Noviodunum (castra)

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Noviodunum
Isacceanoviodumun01.JPG
Wall section of the fort.
Noviodunum (castra) is located in Romania
Noviodunum (castra)
Location within Romania
Alternative name(s)Noviodunum ad Istrum
Known also asCastra of Isaccea
Attested by
Place in the Roman world
ProvinceMoesia
Administrative unitMoesia Inferior
Directly connected to
Structure
— Stone structure —
Stationed military units
Legions
Classis
Moesica
Location
Coordinates45°16′N 28°29′E / 45.267°N 28.483°E / 45.267; 28.483Coordinates: 45°16′N 28°29′E / 45.267°N 28.483°E / 45.267; 28.483
Place nameLa pontonul vechi
TownIsaccea
CountyTulcea
Country Romania
Reference
RO-LMITL-I-s-A-05804[2]
RO-RAN159696.05[2]
Site notes
RecognitionMonument istoric.svg National Historical Monument
Discovery year1955[2]
ConditionRuined
Websitewww.noviodunum.ro

Noviodunum, known also as Noviodunum ad Istrum, was a fort and a port in the Roman province of Moesia located on the lower Danube.

History[edit]

Major military ports and fleets in the first two centuries of the Roman Empire (from Augustus to Septimius Severus). Noviodunum is located at the mouth of the Danube.

The geographical position of this settlement offered to the Romans the possibility of supervision and control of the border of the entire Roman limes in the north of the Danube. The strategic importance has been determinant in the economic and administrative function around which developed the military and naval legionaries.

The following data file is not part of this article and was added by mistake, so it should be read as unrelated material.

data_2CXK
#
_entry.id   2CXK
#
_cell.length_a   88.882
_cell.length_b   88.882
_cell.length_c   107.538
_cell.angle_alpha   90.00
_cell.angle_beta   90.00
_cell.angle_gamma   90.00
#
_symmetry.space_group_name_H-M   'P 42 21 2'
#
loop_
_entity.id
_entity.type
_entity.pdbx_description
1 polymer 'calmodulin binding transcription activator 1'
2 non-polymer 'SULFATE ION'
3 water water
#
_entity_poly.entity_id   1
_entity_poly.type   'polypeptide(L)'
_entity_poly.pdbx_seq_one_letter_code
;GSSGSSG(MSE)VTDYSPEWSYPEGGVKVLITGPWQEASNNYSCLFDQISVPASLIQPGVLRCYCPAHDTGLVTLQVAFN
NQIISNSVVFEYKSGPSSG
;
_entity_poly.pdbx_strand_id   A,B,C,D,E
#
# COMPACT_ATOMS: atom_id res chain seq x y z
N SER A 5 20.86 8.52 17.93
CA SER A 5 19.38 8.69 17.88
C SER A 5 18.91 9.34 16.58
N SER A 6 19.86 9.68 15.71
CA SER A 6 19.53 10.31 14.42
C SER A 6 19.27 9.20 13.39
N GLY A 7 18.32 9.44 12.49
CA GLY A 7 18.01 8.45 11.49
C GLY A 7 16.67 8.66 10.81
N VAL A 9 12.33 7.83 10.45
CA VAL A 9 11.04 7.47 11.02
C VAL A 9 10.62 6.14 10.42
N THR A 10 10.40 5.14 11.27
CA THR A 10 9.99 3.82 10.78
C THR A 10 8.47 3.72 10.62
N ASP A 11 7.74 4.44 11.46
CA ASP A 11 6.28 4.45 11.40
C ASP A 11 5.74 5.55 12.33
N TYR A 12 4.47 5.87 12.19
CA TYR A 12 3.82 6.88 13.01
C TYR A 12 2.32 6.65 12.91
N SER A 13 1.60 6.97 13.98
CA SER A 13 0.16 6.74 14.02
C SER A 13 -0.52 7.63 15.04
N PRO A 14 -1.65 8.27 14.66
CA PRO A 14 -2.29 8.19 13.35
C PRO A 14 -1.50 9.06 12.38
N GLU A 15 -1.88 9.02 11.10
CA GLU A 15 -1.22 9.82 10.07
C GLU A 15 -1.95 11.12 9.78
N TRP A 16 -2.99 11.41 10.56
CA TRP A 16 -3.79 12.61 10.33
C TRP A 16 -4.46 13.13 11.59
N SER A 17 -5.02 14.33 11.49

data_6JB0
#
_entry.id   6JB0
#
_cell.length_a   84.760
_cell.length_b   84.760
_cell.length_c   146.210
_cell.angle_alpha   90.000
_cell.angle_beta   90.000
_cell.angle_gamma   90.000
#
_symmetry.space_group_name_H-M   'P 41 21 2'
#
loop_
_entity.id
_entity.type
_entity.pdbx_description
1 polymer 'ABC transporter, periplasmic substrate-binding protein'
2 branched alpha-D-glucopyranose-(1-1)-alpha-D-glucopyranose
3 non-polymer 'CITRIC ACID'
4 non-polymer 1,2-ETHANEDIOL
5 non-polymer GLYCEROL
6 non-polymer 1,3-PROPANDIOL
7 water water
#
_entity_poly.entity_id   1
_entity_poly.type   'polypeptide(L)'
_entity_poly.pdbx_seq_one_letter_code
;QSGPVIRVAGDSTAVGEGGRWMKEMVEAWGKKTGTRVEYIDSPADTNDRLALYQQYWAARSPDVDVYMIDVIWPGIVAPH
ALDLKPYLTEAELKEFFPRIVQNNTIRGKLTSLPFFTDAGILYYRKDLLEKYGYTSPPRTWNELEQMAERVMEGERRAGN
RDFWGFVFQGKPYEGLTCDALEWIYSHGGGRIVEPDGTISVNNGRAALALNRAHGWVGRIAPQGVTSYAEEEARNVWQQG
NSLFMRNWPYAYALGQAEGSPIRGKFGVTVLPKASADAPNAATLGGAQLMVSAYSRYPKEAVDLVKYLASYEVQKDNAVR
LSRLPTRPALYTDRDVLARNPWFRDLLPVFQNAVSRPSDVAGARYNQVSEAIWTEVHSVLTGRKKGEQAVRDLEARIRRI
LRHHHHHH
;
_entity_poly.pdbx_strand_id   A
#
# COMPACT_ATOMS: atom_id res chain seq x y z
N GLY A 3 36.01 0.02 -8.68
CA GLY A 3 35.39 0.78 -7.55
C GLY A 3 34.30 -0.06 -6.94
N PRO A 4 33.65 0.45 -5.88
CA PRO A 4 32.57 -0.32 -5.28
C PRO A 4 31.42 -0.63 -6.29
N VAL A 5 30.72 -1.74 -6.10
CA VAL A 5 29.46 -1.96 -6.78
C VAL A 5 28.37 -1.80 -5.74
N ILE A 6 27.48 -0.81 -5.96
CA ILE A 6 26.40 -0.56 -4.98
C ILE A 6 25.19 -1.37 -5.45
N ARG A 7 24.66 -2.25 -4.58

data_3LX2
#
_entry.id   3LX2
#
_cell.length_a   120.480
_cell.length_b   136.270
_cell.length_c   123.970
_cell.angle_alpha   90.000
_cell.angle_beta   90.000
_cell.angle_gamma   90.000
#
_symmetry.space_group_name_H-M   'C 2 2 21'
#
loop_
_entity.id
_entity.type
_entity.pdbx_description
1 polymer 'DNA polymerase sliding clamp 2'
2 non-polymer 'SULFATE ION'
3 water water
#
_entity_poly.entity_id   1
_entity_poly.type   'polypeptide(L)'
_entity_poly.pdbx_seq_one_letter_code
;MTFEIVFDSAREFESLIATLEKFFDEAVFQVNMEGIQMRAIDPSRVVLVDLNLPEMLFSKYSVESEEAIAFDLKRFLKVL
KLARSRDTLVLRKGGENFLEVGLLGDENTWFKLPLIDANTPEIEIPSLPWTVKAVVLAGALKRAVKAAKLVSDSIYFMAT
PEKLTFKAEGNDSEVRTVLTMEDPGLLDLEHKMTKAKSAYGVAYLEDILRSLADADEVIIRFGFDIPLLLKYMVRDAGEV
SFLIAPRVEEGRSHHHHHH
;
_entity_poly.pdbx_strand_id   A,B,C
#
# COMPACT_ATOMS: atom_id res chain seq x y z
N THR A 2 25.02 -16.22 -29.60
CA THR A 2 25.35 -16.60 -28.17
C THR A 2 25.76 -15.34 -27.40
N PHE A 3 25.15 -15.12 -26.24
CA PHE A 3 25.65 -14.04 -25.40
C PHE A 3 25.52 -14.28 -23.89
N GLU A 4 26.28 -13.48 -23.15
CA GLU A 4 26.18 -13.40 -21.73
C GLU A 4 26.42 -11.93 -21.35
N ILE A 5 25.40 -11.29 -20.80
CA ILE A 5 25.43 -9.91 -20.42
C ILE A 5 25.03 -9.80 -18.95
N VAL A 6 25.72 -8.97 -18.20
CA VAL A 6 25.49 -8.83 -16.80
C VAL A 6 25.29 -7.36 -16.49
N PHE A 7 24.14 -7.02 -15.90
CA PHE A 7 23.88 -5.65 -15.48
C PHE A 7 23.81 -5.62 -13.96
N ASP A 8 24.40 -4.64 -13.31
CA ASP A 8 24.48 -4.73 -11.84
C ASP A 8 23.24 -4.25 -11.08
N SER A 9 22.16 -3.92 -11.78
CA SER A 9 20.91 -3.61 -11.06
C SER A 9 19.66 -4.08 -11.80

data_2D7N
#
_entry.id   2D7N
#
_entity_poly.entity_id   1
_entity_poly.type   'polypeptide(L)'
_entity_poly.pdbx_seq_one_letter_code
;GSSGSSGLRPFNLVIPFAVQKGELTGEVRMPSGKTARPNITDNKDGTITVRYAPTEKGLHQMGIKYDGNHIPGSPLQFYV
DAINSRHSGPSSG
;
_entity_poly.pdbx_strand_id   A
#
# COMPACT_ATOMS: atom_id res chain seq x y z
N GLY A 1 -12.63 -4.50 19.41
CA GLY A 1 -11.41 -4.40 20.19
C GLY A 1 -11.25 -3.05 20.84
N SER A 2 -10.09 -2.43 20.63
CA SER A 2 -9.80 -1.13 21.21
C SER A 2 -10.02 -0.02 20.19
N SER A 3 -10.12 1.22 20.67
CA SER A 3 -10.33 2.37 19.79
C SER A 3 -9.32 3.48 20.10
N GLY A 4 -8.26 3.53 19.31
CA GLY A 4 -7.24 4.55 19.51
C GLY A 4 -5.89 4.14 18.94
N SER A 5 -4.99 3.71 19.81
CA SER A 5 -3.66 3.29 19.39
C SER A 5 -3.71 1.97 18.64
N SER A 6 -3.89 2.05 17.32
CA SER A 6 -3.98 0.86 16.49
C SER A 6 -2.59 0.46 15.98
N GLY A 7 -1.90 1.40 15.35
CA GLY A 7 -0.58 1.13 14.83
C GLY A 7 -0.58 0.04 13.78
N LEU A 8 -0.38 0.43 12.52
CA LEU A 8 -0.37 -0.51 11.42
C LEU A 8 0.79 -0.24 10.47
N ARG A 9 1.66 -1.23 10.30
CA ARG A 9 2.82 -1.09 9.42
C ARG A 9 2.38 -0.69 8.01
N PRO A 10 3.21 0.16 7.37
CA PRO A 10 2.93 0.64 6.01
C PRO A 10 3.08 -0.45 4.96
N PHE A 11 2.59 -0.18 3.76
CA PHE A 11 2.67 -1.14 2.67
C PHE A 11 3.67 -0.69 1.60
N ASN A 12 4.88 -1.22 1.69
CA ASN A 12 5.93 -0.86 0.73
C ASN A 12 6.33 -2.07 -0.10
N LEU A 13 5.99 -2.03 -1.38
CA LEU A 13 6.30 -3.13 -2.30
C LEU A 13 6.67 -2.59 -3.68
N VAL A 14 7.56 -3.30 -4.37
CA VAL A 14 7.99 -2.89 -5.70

Noviodunum was passed under Roman control with the annexation of Thrace in 46 AD, being then attached to the Roman province of Moesia.

Noviodunum on Tabula Peutingeriana.

It became an important port of Classis Flavia Moesica[3] and a military center of the region starting from Domitian-Trajan, after the conquest of Dacia. Here some vexillationes of legio V Macedonica were detached,[4] at least until the reign of Marcus Aurelius. Then followed vexillationes of legio I Italica,[5] and then from the Diocletian legio I Iovia.[6]

It was probably destroyed during the second half of the 3rd century during the period of heavy invasions of Goths and Heruli. It was rebuilt during the reign of Emperor Constantine the Great (after 324), during the military campaigns and placed under the command of Dux Scythiae.[7] In 369 on the opposite bank of the Danube was fought a great battle between the Emperor Valens and Athanaric and its Tervingi.

Between 434 and 441 AD, the city with its naval base was occupied by the Huns and then went back under Roman rule and then be part of the Byzantine Empire.

Currently near its ruins is the Romanian town of Isaccea. The area has been subject to recent excavations, which have highlighted the importance.[8]

See also[edit]

Notes[edit]

  1. ^ Istoria Bizantului - Limesul dunarean in vremea lui Constantin cel Mare
  2. ^ a b c "Situl arheologic de la Isaccea - "Noviodunum - La Pontonul Vechi"". National Archaeological Record of Romania (RAN). ran.cimec.ro. 2009-09-10. Retrieved 2013-01-20.
  3. ^ AE 1962, 166; IScM-5, 283a-e; AE 1961, 120 e AE 1950, 175 speaking about an liburna Armata.
  4. ^ IScM-5, 284.
  5. ^ IScM-5, 271.
  6. ^ AE 1974, 568.
  7. ^ IScM-5, 285; Notitia Dignitatum, Oriens, XXXIX.
  8. ^ Photos of Noviodunum

References[edit]

  • Barnea, Ion. Dinogetia et Noviodunum, deux villes byzantines du Bas-Danube RESEE, 9, 1971, 3, 343-362.
  • Baumann, Victor Henrich. Atti del IV Convegno di Studi italo-romeno, Bari, 2004, 113-132
  • Golvin, Jean Claude. I Romani e il Mediterraneo. Istituto Poligrafico e Zecca dello Stato. Roma, 2008. ISBN 978-88-240-1142-6
  • Reddé, Michael. Mare nostrum - les infrastructures, le dispositif et l'histoire de la marine militaire sous l'empire romain. Ecole Française de Rome. Parigi, 1986. ISBN 978-2-7283-0114-0
  • Saddington, Denis B.. Classes. The Evolution of the Roman Imperial Fleets in Paul Erdkamp (a cura di), "A Companion to the Roman Army", Blackwell Publishing, 2007. ISBN 978-1-4051-2153-8
  • Starr, Chester G.. The Roman Imperial Navy: 31 B.C.-A.D. 324. 2nd. edition. Cornell University Press, 1960. ISBN 978-0-89005-544-1

External links[edit]